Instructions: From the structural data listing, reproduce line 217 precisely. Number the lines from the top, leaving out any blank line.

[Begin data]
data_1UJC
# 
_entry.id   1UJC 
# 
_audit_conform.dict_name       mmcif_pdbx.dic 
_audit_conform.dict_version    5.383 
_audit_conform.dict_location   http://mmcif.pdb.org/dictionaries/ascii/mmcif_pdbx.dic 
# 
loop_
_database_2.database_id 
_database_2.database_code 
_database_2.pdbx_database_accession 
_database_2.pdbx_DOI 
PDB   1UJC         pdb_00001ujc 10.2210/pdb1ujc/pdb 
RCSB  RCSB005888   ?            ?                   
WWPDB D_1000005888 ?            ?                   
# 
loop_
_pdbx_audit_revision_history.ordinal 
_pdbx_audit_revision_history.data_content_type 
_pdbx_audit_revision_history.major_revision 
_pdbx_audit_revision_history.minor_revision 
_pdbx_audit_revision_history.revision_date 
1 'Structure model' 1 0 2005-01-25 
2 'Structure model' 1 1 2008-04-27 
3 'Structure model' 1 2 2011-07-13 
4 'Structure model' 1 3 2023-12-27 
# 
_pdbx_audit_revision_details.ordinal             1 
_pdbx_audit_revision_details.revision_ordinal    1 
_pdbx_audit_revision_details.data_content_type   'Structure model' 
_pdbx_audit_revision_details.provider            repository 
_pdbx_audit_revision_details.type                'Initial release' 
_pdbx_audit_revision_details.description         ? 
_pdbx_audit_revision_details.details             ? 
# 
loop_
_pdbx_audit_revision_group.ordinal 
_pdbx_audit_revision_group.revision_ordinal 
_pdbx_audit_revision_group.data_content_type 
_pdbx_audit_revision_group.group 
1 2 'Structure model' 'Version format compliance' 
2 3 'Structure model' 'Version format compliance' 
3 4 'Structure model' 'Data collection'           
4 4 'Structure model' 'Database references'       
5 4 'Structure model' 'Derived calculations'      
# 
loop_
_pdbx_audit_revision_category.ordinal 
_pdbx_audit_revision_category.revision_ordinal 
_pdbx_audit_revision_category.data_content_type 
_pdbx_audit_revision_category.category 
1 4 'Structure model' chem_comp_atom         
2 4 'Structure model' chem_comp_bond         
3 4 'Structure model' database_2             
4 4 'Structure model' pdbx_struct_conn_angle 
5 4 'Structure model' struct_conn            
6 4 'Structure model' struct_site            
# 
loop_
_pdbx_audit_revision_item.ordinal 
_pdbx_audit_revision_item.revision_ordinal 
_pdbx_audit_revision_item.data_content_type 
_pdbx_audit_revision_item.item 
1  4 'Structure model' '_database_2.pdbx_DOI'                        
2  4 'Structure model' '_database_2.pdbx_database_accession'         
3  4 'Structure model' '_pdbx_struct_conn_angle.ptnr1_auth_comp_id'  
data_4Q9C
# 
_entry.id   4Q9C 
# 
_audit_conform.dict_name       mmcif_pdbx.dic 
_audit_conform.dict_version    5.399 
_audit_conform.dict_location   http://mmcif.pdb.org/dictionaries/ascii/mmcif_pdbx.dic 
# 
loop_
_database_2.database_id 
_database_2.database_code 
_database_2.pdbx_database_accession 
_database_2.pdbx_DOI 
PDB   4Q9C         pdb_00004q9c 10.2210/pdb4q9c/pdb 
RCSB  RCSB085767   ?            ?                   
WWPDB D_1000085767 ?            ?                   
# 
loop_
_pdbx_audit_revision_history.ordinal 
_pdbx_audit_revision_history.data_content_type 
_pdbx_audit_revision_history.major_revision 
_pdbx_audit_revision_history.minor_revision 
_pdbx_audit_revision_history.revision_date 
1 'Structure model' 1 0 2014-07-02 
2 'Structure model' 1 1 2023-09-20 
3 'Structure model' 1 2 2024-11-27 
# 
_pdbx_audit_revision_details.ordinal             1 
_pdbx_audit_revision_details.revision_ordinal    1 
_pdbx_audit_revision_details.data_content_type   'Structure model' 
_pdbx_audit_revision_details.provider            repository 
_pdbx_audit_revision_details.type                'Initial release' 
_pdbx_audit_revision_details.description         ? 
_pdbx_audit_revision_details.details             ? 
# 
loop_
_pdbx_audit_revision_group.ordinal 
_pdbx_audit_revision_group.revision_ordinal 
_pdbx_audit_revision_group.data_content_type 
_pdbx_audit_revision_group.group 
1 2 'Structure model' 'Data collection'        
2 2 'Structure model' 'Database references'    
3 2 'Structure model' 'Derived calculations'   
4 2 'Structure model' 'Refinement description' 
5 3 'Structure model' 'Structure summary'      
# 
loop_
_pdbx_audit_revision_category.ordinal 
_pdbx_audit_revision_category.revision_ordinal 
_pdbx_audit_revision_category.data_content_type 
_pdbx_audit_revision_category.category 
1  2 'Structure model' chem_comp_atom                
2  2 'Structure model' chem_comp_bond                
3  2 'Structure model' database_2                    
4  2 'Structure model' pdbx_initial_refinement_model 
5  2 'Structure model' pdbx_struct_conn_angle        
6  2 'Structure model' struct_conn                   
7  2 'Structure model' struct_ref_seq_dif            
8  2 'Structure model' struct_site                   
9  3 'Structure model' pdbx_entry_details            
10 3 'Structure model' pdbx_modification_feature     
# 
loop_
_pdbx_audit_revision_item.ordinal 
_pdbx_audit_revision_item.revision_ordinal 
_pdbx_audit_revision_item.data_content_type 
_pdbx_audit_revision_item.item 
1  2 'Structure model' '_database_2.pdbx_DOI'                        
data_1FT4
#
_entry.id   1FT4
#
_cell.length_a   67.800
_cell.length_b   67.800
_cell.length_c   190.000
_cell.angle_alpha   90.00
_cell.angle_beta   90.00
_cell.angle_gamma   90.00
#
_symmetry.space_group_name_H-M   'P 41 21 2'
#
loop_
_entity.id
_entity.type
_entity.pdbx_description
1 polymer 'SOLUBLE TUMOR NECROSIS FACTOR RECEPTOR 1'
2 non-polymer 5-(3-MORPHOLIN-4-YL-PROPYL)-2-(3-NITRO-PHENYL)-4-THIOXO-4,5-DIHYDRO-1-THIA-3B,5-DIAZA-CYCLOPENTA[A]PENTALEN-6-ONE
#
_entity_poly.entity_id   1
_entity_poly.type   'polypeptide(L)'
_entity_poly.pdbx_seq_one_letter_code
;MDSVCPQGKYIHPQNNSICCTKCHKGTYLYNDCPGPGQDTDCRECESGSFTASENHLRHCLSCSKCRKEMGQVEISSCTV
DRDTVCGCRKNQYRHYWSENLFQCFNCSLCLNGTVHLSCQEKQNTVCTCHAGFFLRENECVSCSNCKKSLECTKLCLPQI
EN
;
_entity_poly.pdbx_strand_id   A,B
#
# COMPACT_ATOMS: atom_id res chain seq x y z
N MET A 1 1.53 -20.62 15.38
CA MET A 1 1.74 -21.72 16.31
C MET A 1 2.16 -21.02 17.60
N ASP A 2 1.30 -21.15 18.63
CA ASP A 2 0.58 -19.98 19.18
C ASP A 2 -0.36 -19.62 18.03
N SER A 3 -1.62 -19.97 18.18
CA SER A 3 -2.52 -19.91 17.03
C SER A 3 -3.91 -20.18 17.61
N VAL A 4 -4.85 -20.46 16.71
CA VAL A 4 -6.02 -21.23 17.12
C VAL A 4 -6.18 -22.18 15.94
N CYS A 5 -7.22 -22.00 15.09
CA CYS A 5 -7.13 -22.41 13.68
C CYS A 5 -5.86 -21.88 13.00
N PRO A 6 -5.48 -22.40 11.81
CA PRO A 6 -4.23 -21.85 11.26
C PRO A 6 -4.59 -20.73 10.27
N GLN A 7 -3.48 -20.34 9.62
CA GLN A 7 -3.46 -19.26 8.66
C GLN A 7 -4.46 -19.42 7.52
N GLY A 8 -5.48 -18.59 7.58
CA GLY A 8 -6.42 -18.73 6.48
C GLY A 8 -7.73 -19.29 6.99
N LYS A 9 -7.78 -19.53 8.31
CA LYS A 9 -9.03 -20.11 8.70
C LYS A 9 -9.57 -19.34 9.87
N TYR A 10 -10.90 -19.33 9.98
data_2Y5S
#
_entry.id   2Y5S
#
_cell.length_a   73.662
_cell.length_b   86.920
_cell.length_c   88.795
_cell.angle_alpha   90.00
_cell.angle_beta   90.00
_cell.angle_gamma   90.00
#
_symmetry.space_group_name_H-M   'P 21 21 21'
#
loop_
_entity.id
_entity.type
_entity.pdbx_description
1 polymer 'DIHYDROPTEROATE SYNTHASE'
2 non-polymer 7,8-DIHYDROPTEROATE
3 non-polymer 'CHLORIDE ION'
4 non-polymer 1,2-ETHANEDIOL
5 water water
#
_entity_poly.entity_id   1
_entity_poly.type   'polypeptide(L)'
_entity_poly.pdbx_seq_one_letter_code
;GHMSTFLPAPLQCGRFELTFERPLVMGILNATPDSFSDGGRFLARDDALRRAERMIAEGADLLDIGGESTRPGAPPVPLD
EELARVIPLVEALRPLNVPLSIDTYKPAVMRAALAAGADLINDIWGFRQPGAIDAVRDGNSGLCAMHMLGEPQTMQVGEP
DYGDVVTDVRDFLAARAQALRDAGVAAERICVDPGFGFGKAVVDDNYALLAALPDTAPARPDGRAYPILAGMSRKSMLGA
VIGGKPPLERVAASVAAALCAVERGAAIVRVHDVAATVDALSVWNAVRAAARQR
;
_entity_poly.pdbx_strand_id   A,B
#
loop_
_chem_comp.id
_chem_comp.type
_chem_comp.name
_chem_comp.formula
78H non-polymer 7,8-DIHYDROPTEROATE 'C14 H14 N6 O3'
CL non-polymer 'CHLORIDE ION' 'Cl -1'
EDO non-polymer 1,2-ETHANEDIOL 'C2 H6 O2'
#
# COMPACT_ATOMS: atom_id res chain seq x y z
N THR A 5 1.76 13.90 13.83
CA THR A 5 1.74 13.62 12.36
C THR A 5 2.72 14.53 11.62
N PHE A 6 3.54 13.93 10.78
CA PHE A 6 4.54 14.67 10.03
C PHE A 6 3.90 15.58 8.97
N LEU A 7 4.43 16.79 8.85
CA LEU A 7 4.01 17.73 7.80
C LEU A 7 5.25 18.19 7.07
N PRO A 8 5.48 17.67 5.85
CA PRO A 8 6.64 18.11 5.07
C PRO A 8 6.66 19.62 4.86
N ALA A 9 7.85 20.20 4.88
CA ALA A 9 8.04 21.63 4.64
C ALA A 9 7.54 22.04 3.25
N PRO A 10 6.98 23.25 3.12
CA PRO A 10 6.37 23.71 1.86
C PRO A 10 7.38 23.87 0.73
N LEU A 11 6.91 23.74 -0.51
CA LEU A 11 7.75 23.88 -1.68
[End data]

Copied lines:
_entity_poly.entity_id   1